Authors: Rosalie Warnock*, Queen Mary University of London
Topics: Social Geography
Keywords: voluntary sector, inequalities, autism, parents, knowledge exchange
Session Type: Virtual Paper
Start / End Time: 3:05 PM / 4:20 PM
Room: Virtual 25
Presentation File: No File Uploaded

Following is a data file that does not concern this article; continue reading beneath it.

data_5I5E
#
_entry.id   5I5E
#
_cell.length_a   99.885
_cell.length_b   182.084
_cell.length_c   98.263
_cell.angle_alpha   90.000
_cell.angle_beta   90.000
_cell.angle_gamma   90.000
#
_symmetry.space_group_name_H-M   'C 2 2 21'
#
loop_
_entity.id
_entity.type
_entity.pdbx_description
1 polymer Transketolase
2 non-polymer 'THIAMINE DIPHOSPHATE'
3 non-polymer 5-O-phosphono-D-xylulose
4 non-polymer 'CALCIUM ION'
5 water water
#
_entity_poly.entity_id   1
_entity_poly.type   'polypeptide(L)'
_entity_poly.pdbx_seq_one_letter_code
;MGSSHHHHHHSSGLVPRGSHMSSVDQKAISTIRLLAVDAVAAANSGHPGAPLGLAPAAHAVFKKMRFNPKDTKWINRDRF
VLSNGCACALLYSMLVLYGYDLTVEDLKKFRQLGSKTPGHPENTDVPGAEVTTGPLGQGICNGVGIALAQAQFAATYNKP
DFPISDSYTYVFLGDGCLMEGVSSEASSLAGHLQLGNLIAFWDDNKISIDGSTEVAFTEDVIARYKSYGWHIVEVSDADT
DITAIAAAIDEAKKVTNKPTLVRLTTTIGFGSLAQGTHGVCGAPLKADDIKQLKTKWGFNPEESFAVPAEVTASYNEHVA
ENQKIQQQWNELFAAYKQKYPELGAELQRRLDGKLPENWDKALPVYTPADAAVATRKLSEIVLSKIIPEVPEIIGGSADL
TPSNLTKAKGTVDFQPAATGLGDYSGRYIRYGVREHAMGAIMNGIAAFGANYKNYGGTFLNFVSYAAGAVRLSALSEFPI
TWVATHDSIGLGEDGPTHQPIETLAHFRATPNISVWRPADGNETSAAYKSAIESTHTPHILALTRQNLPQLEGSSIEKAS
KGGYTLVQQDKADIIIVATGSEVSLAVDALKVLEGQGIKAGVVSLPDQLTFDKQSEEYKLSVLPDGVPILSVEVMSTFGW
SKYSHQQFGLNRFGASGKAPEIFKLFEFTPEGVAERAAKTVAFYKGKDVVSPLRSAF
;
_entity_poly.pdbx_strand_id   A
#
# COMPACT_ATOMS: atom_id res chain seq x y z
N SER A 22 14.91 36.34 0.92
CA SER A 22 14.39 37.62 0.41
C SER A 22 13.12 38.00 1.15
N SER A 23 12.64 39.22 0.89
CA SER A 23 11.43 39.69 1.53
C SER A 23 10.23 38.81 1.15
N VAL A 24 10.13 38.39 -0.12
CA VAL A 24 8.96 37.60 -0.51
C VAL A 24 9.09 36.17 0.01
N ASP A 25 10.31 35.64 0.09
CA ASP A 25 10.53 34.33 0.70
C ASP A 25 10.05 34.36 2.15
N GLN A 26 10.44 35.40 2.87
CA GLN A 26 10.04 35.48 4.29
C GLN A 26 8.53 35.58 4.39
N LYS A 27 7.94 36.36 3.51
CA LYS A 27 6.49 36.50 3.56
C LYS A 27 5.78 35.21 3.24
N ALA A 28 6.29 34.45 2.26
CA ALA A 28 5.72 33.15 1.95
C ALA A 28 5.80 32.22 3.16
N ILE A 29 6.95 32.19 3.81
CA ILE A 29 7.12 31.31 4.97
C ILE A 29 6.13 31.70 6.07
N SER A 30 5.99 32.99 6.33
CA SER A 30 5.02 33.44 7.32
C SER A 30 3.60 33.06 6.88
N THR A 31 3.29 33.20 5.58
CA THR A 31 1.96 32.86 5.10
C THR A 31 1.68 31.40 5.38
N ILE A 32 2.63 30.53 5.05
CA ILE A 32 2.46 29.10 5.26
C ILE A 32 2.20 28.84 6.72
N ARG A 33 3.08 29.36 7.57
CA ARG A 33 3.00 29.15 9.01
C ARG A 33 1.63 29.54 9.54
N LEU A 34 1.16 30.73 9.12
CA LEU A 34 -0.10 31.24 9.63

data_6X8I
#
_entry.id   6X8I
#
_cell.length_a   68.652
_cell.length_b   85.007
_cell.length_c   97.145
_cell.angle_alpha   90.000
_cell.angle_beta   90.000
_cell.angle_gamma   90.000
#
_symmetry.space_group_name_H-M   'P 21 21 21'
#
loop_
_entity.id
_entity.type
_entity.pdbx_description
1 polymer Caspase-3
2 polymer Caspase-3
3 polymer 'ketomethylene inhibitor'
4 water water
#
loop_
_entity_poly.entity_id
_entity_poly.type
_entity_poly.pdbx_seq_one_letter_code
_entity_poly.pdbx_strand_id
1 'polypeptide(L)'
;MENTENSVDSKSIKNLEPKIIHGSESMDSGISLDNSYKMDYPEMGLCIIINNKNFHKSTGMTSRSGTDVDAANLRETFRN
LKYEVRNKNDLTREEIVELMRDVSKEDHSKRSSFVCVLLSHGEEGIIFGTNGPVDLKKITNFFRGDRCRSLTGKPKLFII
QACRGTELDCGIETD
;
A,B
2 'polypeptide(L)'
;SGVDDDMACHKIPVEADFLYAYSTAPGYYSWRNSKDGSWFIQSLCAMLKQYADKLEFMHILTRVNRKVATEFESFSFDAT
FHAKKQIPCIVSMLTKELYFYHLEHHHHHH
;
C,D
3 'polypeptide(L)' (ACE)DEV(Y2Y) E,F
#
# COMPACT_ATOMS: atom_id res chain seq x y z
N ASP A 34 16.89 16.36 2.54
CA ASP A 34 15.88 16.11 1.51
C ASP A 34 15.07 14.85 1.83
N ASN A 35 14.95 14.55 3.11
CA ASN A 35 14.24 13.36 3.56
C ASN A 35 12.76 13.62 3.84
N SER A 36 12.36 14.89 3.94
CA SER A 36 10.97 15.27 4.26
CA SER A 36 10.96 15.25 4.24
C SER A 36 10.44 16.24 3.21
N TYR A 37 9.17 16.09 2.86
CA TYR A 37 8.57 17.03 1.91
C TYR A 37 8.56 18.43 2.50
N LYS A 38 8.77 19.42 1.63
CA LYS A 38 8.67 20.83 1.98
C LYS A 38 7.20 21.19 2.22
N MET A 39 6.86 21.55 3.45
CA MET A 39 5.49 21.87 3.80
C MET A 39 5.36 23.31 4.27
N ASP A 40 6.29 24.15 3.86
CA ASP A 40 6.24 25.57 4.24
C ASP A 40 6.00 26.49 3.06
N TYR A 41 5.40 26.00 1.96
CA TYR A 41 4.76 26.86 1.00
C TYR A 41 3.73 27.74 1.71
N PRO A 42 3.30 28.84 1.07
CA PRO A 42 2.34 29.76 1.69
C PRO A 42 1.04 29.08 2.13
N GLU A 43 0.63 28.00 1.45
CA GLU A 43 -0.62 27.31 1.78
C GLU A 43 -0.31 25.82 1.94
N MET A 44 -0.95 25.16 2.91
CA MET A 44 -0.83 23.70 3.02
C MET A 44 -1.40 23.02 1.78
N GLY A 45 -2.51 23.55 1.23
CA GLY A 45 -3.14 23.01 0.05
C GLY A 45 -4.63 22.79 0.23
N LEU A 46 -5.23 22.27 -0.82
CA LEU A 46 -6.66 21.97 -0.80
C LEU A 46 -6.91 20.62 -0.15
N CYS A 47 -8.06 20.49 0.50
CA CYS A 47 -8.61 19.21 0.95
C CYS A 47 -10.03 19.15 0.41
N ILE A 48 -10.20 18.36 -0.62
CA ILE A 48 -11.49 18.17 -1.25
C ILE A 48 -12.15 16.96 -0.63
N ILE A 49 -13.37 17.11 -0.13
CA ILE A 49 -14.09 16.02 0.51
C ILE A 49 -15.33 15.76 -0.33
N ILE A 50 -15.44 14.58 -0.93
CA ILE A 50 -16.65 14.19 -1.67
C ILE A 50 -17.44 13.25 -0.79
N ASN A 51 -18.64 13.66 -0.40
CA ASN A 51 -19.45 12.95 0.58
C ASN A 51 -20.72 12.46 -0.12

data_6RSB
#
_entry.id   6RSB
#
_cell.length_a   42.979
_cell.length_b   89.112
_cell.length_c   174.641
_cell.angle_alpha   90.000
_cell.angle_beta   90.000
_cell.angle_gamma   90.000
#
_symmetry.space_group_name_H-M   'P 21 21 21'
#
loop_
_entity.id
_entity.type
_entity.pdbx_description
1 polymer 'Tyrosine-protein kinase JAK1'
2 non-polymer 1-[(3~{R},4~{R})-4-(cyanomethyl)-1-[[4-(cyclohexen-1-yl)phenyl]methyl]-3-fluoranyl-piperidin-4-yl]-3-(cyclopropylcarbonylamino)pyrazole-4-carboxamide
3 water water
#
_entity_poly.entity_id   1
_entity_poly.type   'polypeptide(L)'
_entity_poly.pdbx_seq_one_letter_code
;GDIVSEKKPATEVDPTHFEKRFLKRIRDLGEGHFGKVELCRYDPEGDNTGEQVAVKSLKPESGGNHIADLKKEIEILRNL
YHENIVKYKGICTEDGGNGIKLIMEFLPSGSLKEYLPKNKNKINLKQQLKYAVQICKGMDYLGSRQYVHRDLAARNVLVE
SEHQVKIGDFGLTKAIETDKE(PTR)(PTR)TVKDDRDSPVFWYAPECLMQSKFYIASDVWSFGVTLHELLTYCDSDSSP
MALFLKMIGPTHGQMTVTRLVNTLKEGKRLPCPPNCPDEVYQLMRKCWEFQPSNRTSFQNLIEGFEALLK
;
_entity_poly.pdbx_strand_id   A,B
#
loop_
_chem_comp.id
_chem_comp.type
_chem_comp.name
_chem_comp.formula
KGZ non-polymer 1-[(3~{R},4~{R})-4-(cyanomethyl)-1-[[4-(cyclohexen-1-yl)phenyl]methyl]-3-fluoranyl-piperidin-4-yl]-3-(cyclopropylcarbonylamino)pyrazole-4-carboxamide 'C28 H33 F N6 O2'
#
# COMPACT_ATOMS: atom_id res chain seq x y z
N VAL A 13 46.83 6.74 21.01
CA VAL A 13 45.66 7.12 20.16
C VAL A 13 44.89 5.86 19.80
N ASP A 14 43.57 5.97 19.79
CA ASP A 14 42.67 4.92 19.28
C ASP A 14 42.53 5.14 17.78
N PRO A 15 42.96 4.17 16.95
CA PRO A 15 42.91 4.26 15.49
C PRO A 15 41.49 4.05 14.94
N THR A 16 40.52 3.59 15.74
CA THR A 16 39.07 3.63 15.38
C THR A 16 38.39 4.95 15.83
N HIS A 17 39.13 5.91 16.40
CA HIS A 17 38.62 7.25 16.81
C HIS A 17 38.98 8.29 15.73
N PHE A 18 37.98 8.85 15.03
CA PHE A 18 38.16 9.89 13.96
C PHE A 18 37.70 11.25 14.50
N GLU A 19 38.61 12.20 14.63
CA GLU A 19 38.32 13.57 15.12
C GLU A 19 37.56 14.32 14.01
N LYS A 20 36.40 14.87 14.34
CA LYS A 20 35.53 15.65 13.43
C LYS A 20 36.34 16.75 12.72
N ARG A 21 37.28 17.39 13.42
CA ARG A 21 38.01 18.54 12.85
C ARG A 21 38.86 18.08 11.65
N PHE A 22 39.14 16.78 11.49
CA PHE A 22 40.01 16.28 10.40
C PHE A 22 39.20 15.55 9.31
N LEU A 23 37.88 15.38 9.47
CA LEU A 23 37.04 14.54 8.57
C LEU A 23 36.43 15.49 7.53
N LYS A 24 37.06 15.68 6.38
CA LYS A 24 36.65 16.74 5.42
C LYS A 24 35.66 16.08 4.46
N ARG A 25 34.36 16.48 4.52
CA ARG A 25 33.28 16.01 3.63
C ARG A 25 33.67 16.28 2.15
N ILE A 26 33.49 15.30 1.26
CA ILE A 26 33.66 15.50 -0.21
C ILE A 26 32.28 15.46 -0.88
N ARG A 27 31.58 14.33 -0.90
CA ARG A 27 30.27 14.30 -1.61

Local authority special educational needs and disability (SEND) services in England are complex bureaucratic systems which are challenging to navigate at the best of times. Following a decade of (ongoing) austerity cuts to services and staff, the support that remains has become even harder to access. While each local authority has a statutory obligation to provide a SEND advisory service for parents and young people with SEND, these are often chronically under-funded and under-staffed relative to local need. In the face of this, voluntary parent-run support groups have become conduits not only for local campaigning, but for the sharing of information, expertise and skills. More experienced SEND parents remember what was available before the cuts, and see their role as helping other parents to access what they might not know they are missing; less experienced SEND parents attend the groups to access help they might have been struggling to find elsewhere. Drawing on fieldwork with SEND practitioners and parents of children with autism in London, UK (conducted 2018 - 2019), this paper demonstrates how - when successfully navigating and accessing state welfare has become an individual responsibility - parent-run support groups play a vital role in trying to level up access to SEND resources amongst parents (and children) who are unequally placed to access them.